Take a Look at Some Recent Case Studies of Protein-Protein Interaction Drug Discovery
News Mar 24, 2006
Research and Markets has announced the addition of the Decision Resources report "Protein-Protein Interactions: Are They Now Druggable Targets?" to their offering.
This Decision Resources report discusses why protein-protein interactions are so hard to target, describe general strategies for targeting them, and present case studies of protein-protein interaction drug discovery.
It also describes projects of three major companies involved in this area and discusses the outlook for this field.
Researchers have been developing a body of science and technology to enable them to exploit protein-protein interactions as drug targets.
The toolkit of technologies aimed at addressing the major challenges in drug discovery for protein-protein interactions encompasses structure-based drug design, peptide-based technologies, combinatorial and medicinal chemistry, fragment-based screening, and whole-pathway cellular assays.
Recently, corporate and academic researchers have discovered several compounds that modulate protein-protein interactions.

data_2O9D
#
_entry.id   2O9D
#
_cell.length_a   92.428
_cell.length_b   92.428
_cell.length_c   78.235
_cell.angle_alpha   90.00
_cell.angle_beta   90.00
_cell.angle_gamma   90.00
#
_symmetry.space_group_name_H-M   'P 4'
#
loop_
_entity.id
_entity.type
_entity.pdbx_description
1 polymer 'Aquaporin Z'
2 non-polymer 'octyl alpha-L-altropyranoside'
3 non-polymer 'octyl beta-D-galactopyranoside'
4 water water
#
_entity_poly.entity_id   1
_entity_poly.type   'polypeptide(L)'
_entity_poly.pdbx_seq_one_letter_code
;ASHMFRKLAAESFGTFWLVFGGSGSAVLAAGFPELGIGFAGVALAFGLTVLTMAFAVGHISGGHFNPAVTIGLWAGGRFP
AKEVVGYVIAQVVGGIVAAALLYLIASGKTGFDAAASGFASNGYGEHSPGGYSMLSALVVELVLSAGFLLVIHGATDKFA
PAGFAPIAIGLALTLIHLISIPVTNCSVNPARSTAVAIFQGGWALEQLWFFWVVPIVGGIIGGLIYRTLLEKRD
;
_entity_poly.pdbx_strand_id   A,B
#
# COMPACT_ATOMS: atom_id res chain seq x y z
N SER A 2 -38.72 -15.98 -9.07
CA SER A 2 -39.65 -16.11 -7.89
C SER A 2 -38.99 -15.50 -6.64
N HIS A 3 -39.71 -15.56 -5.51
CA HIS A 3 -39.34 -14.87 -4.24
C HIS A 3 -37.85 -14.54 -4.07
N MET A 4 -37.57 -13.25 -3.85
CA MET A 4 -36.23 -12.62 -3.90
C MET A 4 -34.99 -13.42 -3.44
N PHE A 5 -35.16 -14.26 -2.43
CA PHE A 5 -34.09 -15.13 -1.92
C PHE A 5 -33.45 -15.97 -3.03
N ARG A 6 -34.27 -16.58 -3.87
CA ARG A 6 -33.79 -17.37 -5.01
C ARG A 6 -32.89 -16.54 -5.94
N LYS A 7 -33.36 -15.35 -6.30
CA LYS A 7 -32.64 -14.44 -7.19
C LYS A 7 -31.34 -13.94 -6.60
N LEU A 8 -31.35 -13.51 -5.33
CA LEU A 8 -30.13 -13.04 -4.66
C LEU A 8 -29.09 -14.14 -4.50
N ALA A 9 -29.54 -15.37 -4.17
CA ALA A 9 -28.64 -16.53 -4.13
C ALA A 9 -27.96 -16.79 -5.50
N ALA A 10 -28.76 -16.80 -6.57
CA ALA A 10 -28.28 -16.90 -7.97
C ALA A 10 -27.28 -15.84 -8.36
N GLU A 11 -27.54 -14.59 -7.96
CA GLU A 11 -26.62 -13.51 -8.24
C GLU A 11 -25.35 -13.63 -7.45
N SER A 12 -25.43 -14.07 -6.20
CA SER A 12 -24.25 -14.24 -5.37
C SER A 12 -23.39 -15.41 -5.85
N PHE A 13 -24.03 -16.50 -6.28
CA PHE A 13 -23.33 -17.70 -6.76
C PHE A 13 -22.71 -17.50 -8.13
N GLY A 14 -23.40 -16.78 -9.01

The most advanced compounds in this field are thrombopoietin mimetics that arose from a collaboration between Ligand and GSK: eltrombopag (SB-497115) and SB-559448 are in Phase II and Phase I clinical trials, respectively.
Preclinical compounds targeting protein-protein interactions in development focus mainly on cancer.
Although research to discover small-molecule drugs that target protein-protein interactions is still at an early stage, accelerated activity in this area is expected as compounds move through clinical trials and as the science and technology base continues to develop.
The spatial and temporal dynamics of proteins or organelles plays a crucial role in controlling various cellular processes and in development of diseases. However, acute control of activity at distinct locations within a cell cannot be achieved. A new chemo-optogenetic method enables tunable, reversible, and rapid control of activity at multiple subcellular compartments within a living cell.
Scientists from the UNC School of Medicine discovered that the anti-inflammatory protein NLRP12 normally helps protect mice against obesity and insulin resistance when they are fed a high-fat diet. The researchers also reported that the NLRP12 gene is underactive in people who are obese, making it a potential therapeutic target for treating obesity and diabetes.READ MORE